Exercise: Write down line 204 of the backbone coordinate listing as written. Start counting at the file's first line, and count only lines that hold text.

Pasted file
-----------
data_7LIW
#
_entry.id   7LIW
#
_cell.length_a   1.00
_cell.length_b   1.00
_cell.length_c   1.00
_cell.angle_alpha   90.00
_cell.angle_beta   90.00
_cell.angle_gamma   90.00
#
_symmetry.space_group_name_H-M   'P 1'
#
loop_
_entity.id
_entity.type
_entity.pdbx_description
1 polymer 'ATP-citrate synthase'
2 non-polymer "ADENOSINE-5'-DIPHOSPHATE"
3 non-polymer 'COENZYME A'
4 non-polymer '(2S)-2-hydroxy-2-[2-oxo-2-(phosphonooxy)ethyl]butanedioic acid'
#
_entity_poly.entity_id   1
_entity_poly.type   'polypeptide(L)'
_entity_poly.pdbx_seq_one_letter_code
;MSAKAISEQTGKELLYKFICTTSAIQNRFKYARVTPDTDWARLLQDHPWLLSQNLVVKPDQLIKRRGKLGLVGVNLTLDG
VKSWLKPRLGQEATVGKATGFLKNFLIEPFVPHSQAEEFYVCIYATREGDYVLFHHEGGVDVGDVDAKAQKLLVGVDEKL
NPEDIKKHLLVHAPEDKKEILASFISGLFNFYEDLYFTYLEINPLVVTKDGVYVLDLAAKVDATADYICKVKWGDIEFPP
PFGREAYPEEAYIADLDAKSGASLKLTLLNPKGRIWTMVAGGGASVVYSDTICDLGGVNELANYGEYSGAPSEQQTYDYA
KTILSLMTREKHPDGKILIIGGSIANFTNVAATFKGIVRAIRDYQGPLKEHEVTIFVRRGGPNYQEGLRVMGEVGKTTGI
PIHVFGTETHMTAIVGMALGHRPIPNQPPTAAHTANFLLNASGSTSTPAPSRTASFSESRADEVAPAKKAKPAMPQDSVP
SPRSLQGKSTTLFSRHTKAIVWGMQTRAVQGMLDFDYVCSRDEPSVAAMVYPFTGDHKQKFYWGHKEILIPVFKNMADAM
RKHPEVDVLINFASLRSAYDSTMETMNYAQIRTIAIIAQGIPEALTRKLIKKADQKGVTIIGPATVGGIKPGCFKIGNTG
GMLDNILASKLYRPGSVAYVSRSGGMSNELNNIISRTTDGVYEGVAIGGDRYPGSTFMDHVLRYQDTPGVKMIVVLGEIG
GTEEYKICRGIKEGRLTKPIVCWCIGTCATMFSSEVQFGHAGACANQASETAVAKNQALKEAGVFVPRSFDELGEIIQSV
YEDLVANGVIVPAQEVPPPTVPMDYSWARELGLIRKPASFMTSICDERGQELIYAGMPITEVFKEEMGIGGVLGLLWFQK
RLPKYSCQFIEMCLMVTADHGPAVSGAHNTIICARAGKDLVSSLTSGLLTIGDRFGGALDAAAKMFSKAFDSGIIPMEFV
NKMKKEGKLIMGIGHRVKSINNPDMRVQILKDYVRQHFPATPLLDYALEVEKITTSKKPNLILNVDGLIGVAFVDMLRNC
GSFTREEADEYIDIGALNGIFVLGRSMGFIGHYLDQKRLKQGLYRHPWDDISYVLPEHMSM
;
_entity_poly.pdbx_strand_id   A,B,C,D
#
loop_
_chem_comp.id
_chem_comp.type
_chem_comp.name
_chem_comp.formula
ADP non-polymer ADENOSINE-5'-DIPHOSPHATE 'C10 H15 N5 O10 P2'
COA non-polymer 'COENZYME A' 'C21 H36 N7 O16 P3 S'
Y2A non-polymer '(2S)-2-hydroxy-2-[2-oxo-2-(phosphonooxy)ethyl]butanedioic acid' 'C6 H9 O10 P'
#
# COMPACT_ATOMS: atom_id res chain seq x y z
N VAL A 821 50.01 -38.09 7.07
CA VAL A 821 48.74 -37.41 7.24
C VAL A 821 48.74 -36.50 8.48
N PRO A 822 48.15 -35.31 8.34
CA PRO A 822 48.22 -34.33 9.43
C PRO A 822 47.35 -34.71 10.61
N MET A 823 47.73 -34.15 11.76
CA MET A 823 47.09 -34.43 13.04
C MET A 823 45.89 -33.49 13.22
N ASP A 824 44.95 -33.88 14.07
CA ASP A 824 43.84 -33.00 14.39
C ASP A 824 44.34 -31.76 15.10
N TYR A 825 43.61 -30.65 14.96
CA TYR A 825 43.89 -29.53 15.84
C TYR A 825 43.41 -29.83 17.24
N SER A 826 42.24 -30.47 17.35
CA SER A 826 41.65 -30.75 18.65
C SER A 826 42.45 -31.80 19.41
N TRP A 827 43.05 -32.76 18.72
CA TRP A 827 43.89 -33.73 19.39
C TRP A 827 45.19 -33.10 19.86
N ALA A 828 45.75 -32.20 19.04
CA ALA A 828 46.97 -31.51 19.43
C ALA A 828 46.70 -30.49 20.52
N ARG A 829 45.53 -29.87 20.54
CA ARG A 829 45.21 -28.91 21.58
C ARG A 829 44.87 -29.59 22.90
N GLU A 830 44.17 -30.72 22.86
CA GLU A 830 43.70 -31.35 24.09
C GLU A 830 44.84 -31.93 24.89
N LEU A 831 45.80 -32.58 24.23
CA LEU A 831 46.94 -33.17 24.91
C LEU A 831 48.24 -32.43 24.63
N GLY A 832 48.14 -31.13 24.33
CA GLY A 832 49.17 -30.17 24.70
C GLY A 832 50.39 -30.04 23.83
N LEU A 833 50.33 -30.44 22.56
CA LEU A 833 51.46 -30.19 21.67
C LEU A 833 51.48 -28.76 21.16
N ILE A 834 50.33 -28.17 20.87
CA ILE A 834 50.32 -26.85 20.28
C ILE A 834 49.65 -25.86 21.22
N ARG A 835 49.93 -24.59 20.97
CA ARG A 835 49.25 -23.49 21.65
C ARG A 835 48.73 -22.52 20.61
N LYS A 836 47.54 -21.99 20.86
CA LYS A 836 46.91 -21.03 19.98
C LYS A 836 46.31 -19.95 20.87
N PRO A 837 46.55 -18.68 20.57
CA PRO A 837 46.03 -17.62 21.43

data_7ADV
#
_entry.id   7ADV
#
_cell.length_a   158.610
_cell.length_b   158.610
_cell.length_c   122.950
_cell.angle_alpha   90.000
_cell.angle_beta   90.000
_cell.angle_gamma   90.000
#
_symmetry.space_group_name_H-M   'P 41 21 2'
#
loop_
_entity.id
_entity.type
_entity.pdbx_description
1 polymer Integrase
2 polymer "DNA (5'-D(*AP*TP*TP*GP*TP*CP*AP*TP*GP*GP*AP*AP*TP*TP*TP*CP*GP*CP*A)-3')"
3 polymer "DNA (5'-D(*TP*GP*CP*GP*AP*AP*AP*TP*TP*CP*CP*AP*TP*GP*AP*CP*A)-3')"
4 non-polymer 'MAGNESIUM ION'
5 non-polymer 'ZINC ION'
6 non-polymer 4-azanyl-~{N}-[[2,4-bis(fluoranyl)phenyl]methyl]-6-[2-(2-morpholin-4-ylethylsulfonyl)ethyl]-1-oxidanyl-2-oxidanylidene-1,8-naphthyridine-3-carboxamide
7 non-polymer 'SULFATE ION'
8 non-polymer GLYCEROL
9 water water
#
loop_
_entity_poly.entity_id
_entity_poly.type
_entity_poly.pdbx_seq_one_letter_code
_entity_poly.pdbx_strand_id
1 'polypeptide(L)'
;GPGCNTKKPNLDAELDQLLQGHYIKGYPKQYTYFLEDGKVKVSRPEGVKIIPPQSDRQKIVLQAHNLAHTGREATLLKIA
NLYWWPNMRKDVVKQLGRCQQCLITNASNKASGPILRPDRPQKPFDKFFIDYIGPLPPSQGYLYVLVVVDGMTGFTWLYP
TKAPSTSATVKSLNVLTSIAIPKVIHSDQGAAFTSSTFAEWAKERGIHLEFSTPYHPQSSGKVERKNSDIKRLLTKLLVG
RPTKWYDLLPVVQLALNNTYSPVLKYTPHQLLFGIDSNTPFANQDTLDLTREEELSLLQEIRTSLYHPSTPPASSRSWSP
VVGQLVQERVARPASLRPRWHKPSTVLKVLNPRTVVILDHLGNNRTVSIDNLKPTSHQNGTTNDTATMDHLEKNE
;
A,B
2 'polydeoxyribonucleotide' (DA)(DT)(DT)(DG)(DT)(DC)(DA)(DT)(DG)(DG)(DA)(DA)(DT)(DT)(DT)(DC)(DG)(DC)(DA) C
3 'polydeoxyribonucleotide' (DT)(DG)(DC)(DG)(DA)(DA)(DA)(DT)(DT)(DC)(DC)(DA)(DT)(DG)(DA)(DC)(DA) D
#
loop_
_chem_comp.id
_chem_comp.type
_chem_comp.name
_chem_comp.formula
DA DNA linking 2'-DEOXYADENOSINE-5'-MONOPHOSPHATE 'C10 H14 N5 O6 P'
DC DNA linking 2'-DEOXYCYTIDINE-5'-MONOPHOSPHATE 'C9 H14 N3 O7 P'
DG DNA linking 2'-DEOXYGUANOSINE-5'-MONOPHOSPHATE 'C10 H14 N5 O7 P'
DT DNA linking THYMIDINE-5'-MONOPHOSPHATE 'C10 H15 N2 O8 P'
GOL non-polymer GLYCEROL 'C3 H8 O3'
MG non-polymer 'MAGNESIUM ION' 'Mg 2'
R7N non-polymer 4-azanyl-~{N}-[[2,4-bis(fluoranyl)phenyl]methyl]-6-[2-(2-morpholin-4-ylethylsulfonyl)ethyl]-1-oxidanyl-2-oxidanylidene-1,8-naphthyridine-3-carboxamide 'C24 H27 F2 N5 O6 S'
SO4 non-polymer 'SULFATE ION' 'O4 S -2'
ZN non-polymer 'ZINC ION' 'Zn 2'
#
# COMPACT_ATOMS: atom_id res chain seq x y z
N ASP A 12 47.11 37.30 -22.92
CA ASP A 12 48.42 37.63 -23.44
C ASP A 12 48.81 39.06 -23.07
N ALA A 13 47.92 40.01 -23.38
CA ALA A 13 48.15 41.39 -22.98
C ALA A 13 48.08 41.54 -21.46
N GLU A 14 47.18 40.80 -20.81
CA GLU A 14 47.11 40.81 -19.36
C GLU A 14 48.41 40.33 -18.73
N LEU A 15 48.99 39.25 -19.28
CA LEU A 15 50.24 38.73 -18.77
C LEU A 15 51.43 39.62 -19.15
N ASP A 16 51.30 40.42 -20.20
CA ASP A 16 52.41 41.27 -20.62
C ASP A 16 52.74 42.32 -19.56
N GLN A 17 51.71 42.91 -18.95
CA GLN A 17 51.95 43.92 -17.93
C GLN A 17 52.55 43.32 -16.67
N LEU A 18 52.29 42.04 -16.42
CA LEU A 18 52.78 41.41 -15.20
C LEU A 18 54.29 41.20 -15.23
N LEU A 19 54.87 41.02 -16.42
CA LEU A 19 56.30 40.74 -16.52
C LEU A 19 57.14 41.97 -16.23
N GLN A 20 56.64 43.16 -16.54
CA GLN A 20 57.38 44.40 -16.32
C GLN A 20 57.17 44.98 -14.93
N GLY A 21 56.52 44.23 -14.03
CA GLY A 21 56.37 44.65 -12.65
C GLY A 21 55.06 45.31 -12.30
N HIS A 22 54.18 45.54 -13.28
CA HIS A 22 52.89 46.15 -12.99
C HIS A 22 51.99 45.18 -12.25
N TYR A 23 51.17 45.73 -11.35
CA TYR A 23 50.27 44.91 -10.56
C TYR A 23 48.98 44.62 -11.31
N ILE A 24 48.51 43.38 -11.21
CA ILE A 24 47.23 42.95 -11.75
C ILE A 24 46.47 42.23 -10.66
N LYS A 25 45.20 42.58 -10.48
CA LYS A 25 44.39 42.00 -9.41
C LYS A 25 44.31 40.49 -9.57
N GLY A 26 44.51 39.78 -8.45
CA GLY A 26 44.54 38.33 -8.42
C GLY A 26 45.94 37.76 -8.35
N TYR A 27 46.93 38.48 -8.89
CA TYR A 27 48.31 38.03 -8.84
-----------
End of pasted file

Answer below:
N GLY A 26 44.51 39.78 -8.45